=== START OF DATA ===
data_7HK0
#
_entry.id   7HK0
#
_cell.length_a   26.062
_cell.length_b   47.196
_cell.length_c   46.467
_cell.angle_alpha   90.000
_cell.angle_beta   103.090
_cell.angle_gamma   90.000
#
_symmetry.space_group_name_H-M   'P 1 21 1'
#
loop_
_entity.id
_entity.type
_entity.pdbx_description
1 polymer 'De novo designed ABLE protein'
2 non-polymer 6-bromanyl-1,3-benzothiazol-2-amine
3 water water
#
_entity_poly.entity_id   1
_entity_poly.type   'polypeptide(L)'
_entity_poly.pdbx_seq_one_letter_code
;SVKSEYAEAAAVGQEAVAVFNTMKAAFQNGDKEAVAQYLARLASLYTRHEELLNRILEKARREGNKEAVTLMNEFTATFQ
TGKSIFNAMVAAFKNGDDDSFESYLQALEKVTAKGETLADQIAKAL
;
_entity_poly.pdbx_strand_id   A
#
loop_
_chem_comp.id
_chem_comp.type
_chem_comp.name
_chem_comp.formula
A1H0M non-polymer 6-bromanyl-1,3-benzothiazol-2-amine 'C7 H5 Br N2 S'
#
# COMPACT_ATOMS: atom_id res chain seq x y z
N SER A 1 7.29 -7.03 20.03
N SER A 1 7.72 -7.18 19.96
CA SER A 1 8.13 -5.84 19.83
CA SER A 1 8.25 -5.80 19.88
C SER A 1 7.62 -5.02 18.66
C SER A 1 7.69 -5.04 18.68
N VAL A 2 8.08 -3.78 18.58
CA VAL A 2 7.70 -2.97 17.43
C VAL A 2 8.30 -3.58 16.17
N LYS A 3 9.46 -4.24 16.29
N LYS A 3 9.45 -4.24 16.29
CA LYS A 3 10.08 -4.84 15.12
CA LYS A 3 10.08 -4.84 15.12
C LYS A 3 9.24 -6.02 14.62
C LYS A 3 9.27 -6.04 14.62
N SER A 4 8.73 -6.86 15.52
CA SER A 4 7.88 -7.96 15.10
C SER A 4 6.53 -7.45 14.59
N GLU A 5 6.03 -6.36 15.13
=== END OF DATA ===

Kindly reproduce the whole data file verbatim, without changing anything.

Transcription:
data_7HK0
#
_entry.id   7HK0
#
_cell.length_a   26.062
_cell.length_b   47.196
_cell.length_c   46.467
_cell.angle_alpha   90.000
_cell.angle_beta   103.090
_cell.angle_gamma   90.000
#
_symmetry.space_group_name_H-M   'P 1 21 1'
#
loop_
_entity.id
_entity.type
_entity.pdbx_description
1 polymer 'De novo designed ABLE protein'
2 non-polymer 6-bromanyl-1,3-benzothiazol-2-amine
3 water water
#
_entity_poly.entity_id   1
_entity_poly.type   'polypeptide(L)'
_entity_poly.pdbx_seq_one_letter_code
;SVKSEYAEAAAVGQEAVAVFNTMKAAFQNGDKEAVAQYLARLASLYTRHEELLNRILEKARREGNKEAVTLMNEFTATFQ
TGKSIFNAMVAAFKNGDDDSFESYLQALEKVTAKGETLADQIAKAL
;
_entity_poly.pdbx_strand_id   A
#
loop_
_chem_comp.id
_chem_comp.type
_chem_comp.name
_chem_comp.formula
A1H0M non-polymer 6-bromanyl-1,3-benzothiazol-2-amine 'C7 H5 Br N2 S'
#
# COMPACT_ATOMS: atom_id res chain seq x y z
N SER A 1 7.29 -7.03 20.03
N SER A 1 7.72 -7.18 19.96
CA SER A 1 8.13 -5.84 19.83
CA SER A 1 8.25 -5.80 19.88
C SER A 1 7.62 -5.02 18.66
C SER A 1 7.69 -5.04 18.68
N VAL A 2 8.08 -3.78 18.58
CA VAL A 2 7.70 -2.97 17.43
C VAL A 2 8.30 -3.58 16.17
N LYS A 3 9.46 -4.24 16.29
N LYS A 3 9.45 -4.24 16.29
CA LYS A 3 10.08 -4.84 15.12
CA LYS A 3 10.08 -4.84 15.12
C LYS A 3 9.24 -6.02 14.62
C LYS A 3 9.27 -6.04 14.62
N SER A 4 8.73 -6.86 15.52
CA SER A 4 7.88 -7.96 15.10
C SER A 4 6.53 -7.45 14.59
N GLU A 5 6.03 -6.36 15.13